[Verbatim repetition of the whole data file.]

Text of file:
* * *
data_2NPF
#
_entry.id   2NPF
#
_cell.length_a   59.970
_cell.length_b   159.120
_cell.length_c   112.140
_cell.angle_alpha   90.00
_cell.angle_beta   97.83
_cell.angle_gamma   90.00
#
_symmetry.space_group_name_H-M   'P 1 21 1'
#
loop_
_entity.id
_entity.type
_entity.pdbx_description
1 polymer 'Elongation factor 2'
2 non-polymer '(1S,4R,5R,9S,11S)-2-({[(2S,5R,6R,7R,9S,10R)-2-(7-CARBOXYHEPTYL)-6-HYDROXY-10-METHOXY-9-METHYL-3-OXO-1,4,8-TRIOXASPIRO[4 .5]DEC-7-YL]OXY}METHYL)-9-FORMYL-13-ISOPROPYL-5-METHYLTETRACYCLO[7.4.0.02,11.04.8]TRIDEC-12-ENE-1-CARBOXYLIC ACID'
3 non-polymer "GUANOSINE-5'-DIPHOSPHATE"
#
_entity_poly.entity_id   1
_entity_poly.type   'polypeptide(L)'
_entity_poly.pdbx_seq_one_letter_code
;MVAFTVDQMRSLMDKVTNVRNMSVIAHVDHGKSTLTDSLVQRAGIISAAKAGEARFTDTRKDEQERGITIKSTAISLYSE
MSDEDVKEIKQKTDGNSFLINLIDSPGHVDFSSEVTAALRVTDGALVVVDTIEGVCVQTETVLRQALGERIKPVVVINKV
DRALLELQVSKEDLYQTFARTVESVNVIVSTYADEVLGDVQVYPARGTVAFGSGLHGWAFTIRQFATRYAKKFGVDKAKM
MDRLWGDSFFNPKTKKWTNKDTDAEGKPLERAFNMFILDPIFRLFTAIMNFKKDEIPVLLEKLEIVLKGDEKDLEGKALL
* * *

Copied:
data_2NPF
#
_entry.id   2NPF
#
_cell.length_a   59.970
_cell.length_b   159.120
_cell.length_c   112.140
_cell.angle_alpha   90.00
_cell.angle_beta   97.83
_cell.angle_gamma   90.00
#
_symmetry.space_group_name_H-M   'P 1 21 1'
#
loop_
_entity.id
_entity.type
_entity.pdbx_description
1 polymer 'Elongation factor 2'
2 non-polymer '(1S,4R,5R,9S,11S)-2-({[(2S,5R,6R,7R,9S,10R)-2-(7-CARBOXYHEPTYL)-6-HYDROXY-10-METHOXY-9-METHYL-3-OXO-1,4,8-TRIOXASPIRO[4 .5]DEC-7-YL]OXY}METHYL)-9-FORMYL-13-ISOPROPYL-5-METHYLTETRACYCLO[7.4.0.02,11.04.8]TRIDEC-12-ENE-1-CARBOXYLIC ACID'
3 non-polymer "GUANOSINE-5'-DIPHOSPHATE"
#
_entity_poly.entity_id   1
_entity_poly.type   'polypeptide(L)'
_entity_poly.pdbx_seq_one_letter_code
;MVAFTVDQMRSLMDKVTNVRNMSVIAHVDHGKSTLTDSLVQRAGIISAAKAGEARFTDTRKDEQERGITIKSTAISLYSE
MSDEDVKEIKQKTDGNSFLINLIDSPGHVDFSSEVTAALRVTDGALVVVDTIEGVCVQTETVLRQALGERIKPVVVINKV
DRALLELQVSKEDLYQTFARTVESVNVIVSTYADEVLGDVQVYPARGTVAFGSGLHGWAFTIRQFATRYAKKFGVDKAKM
MDRLWGDSFFNPKTKKWTNKDTDAEGKPLERAFNMFILDPIFRLFTAIMNFKKDEIPVLLEKLEIVLKGDEKDLEGKALL